Broadcast and professional solutions supplier Grass Valley has confirmed that Francisco Partners, a leading technology-focused investment company, has completed the closing process with Technicolor and finalised the acquisition of the Grass Valley Broadcast and Professional business. As of January 1, 2011 Grass Valley began doing business as an independent company, under the trade name ‘Grass Valley’.
The terms of the sale include 100 per cent ownership of the current Grass Valley Broadcast & Professional business. This includes the camera, content repurposing, editing, master control, modular, news production, production automation, production switchers, routing, and video servers product lines including their entire product portfolios, the R&D centres and factories around the world, the Sales & Systems activities and Customer Support organisation worldwide, as well as the management and administrative support functions dedicated to the business.
The sale was agreed July 26 2010 by then owner Technicolor, and was described as “a key step” in the largest of the disposals it had decided to make as part of the strategic refocus of its activity portfolio.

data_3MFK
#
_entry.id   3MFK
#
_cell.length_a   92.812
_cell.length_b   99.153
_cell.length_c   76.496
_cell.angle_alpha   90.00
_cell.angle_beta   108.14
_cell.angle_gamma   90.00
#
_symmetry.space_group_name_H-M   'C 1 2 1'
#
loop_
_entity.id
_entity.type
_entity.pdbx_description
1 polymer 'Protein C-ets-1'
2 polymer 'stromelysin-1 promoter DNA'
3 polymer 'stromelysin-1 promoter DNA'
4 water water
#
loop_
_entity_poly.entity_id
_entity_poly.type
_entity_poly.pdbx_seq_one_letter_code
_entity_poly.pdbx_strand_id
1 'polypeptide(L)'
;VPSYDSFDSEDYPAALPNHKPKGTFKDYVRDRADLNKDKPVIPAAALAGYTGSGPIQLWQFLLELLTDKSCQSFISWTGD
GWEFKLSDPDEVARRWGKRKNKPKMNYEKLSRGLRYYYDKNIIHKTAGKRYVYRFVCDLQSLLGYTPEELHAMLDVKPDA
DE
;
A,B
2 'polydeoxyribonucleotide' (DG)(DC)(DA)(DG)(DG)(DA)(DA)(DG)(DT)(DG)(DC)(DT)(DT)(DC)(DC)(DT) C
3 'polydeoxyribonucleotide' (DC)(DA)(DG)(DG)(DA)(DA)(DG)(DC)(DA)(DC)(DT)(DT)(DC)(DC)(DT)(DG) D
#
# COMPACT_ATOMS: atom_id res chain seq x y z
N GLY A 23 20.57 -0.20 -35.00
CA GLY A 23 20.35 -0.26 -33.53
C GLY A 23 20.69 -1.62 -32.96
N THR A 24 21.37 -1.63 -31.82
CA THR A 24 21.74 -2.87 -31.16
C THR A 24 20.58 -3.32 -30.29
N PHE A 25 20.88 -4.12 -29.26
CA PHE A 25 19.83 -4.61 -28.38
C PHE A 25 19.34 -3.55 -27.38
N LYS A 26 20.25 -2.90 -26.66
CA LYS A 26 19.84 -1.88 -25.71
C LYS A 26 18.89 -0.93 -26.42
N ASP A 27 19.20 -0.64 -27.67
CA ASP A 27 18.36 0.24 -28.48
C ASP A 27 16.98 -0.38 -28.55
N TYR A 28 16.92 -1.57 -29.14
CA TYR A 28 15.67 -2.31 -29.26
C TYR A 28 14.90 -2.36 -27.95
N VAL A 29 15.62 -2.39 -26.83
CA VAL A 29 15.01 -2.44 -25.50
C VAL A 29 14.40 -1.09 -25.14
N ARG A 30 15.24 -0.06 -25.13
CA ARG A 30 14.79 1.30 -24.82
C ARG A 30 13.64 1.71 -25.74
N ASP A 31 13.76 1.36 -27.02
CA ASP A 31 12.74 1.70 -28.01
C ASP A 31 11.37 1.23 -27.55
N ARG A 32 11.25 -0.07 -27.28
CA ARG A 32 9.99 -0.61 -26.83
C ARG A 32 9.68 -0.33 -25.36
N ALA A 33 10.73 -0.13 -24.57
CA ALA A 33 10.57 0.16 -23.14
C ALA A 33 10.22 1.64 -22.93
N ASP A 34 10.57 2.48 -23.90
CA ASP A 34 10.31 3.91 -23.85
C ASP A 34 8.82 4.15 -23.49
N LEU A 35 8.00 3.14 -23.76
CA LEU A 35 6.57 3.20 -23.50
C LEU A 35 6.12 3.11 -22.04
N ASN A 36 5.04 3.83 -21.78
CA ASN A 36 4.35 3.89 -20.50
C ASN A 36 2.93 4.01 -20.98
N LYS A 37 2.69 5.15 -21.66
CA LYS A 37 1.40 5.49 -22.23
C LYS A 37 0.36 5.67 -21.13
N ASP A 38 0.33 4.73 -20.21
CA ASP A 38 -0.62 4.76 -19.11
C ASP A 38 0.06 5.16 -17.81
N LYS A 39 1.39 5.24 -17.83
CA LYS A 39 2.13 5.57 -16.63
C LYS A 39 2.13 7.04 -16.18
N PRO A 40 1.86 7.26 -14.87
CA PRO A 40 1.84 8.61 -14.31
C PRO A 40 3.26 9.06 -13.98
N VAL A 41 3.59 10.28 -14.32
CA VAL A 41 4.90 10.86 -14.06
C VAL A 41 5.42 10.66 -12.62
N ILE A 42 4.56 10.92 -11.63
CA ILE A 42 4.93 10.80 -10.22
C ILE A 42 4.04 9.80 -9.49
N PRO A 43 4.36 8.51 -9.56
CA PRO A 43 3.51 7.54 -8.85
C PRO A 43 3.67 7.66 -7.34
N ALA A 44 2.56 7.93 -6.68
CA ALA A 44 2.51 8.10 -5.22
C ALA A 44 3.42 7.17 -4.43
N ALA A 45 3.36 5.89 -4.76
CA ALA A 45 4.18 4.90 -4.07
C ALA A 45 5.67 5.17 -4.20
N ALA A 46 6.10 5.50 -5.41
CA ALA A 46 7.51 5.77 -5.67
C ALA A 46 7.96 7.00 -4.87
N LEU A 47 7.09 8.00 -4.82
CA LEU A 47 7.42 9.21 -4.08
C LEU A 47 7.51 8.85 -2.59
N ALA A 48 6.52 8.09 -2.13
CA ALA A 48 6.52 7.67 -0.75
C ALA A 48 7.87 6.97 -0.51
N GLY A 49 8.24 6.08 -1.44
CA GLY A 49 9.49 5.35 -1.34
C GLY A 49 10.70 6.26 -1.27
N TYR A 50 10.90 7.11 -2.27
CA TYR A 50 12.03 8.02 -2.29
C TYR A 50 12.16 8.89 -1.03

At the time, Jeff Rosica, Senior Vice President and head of the Grass Valley Broadcast & Professional business, said the opportunity to be part of Francisco Partner’s portfolio gave Grass Valley a solid foundation to continue to work tirelessly to maintain its core values of innovation, performance, and passion that have benefited its customers throughout the years.
The news follows the announcement shortly before Christmas that Technicolor had received a binding offer from Parter Capital Group, a private equity investment consultancy firm based in Germany, to acquire its transmission business, operating under the Thomson Broadcast brand. A range of former Grass Valley business units were reorganised in three distinct activities: Broadcast, Transmission and Head-end, with a restructuring launched at the end of March 2010.
Technicolor also revealed December 29 hat it was to issue new shares worth about €213 million to pay back creditors after it failed to sell assets in its restructuring process fast enough.